The theme of success beyond academics is evident throughout the book. Why is this so important?

I’ve worked with entrepreneurs and start-ups companies for more than 15 years. I look at everything as if it’s a new
product from an unknown start-up. Kids are a product of their education and experiences. In the end, they need to sell
their product – their skills – to employers and customers. A start-up company isn’t about the product. It’s about the
business of that product. What makes a start-up succeed or fail is what’s wrapped around the product. Let’s face it; a lot
of really dumb products have been successful in the marketplace. The most advanced technical product with the best
features doesn’t necessarily win. Kids are the same way. Success is more about those secondary skills and talents, then
the core skill. It’s more about what’s surrounds the core talent. Just like start-ups, most people neglect to develop those
other skills and the necessary perspective for success. They focus exclusively on the core talent.

How do I help my teen or child discover her inner talents?

First, you have to find your talent and that’s a matter of trying new things. Once you know what you want to do then it’s
a matter of figuring out how to get there. Every year in school, teachers ask children what they want to be when they
grow up. I’ve never encountered a teacher who followed up by asking, “Now, how do you plan on doing that”? The
simple answer given by most kids is to go to school for it, but that’s vague and wishful thinking is not a plan. You need to
figure how to develop your core talent, and then you need to figure out what secondary talents you need to package it
up. For many, this may mean getting help from an adult or parent because kids or teens don’t work well in an ambiguous
planning task. It’s unlikely you’ll be able to plan to the end goal, the best most can do is to go from step A to step C. don’t
worry though, by the time you get to step C, you’ll be able to plan the next three steps. Unfortunately, we don’t teach
kids how to plan well.

What advice or encouragement can you give youth who are struggling in school?

School isn’t everything. School addresses one talent – academics. You need to have a basic level of education to function
in society, but not everyone is going to be Albert Einstein. There are many talents in this world. If your talent is art,
music, or sports, then you should develop that talent. Stop spending every waking minute studying, only to get B’s and
fall short. Your time is better spent developing your best talent then struggling to be mediocre at something that isn’t
your talent. What do you think would have become of Mozart if he were required to be a straight ‘A’ student before
practicing his music?

How does this book help youth?

It provides them with a different perspective on success. A lot of times we are told things as children that we just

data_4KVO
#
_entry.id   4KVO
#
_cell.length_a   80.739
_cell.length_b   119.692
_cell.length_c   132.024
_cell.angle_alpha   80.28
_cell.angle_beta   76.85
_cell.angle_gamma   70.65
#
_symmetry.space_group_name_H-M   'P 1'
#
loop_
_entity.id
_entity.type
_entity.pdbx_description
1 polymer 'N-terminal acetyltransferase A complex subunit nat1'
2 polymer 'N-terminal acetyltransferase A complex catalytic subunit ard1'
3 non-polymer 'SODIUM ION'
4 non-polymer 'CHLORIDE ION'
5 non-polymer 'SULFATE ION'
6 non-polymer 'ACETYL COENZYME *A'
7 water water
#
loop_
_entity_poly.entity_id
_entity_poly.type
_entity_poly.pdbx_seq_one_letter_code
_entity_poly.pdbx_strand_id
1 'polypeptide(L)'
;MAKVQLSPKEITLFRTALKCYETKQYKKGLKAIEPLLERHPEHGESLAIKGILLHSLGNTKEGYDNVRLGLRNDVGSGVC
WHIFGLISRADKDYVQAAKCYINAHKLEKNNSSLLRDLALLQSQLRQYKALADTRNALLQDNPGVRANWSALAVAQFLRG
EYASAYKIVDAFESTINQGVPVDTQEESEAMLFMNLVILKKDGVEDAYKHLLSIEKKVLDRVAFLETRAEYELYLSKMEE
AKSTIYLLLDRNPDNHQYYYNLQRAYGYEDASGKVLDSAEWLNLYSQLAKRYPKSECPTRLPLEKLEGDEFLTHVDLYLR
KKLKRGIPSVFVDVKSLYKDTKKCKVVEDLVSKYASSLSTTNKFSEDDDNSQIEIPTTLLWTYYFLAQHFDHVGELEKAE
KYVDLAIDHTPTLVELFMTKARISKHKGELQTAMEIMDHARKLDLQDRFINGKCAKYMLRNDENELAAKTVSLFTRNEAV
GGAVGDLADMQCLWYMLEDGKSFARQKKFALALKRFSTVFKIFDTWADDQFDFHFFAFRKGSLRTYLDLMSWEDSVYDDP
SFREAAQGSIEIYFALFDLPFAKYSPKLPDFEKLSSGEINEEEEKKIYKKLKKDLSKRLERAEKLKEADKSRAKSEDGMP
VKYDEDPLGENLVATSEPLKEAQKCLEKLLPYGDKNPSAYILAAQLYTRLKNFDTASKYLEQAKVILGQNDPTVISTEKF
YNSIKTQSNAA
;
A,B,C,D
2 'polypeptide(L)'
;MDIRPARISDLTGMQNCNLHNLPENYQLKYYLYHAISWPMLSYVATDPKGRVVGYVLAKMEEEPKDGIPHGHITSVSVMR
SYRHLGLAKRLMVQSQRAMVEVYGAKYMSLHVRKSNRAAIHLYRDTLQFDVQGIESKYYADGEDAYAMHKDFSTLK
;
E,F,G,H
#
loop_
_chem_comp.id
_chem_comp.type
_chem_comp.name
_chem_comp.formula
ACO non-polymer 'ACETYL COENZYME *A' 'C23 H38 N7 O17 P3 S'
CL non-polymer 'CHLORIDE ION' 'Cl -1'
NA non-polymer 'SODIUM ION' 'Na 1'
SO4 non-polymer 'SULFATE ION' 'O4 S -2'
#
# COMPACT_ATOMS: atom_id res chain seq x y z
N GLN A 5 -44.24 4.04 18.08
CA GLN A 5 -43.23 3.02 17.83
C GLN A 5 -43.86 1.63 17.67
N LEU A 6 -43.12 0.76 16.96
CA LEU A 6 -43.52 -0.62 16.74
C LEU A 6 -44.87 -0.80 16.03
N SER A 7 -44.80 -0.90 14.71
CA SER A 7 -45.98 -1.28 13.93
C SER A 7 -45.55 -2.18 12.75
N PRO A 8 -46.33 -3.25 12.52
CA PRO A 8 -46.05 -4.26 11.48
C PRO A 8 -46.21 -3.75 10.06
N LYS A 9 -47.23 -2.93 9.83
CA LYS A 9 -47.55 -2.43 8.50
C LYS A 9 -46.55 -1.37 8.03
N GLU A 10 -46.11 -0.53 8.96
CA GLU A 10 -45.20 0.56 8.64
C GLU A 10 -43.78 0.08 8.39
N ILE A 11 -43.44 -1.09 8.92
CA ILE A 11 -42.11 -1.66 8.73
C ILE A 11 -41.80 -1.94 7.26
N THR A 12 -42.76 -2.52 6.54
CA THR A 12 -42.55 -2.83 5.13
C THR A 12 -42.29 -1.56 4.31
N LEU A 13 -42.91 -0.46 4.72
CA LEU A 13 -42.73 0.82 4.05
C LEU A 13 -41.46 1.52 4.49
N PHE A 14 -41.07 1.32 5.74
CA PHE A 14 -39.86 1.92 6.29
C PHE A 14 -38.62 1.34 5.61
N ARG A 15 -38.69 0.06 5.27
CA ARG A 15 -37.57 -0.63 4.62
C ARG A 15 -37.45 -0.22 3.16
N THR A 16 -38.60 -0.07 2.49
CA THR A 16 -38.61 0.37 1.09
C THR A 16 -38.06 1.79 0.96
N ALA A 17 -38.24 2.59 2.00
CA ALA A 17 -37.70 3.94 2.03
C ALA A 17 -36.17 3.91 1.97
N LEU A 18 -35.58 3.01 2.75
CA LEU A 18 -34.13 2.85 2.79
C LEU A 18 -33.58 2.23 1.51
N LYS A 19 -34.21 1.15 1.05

accept and don’t challenge, only to find out later that they tricked us. One of my favorites is the saying, “It’s not
whether you win or lose that matters, it’s how you play the game”. No, really, winning matters. Who hires an attorney
who loses all his cases, or a doctor who never cures her patients? I encounter way too many entrepreneurs who believe
it’s all about effort – they’ve never learned how to compete. Instead of starting a business with the intent to win, they
start with the belief that they’ll give it the good, ole college try.

What are the changes going on in the world that makes this approach more important to our youth today?

As the world’s economies become more interconnected and globalization continues, our children and young adults will
need to function in an increasing hyper competitive business environment. They need to go beyond what’s taught in
their formal school setting to find their path to success. What they need to do is to develop those skills that
differentiate them from everyone else, even those academically talented individuals need to develop those extra skills
and reframe their thinking about success. It’s no different than a product. If all you have to compete on is price – in this
case, wages – you will lose in a price war. Those developing countries have a lower cost of living and hence a lower
wage base. If all you have is the core skill taught in formal schooling, then it becomes a feature race and anyone can
copy features. Think about the iPhone. It was popular.

What happened?

Other manufacturers copied it, as new
features were added to new versions, everyone else copied them too. Curriculum and course work can be easily
copied. Our children and youths need to develop those not-so-obvious and intangible skills that mean a lot to the end
result, but are not easily copied.

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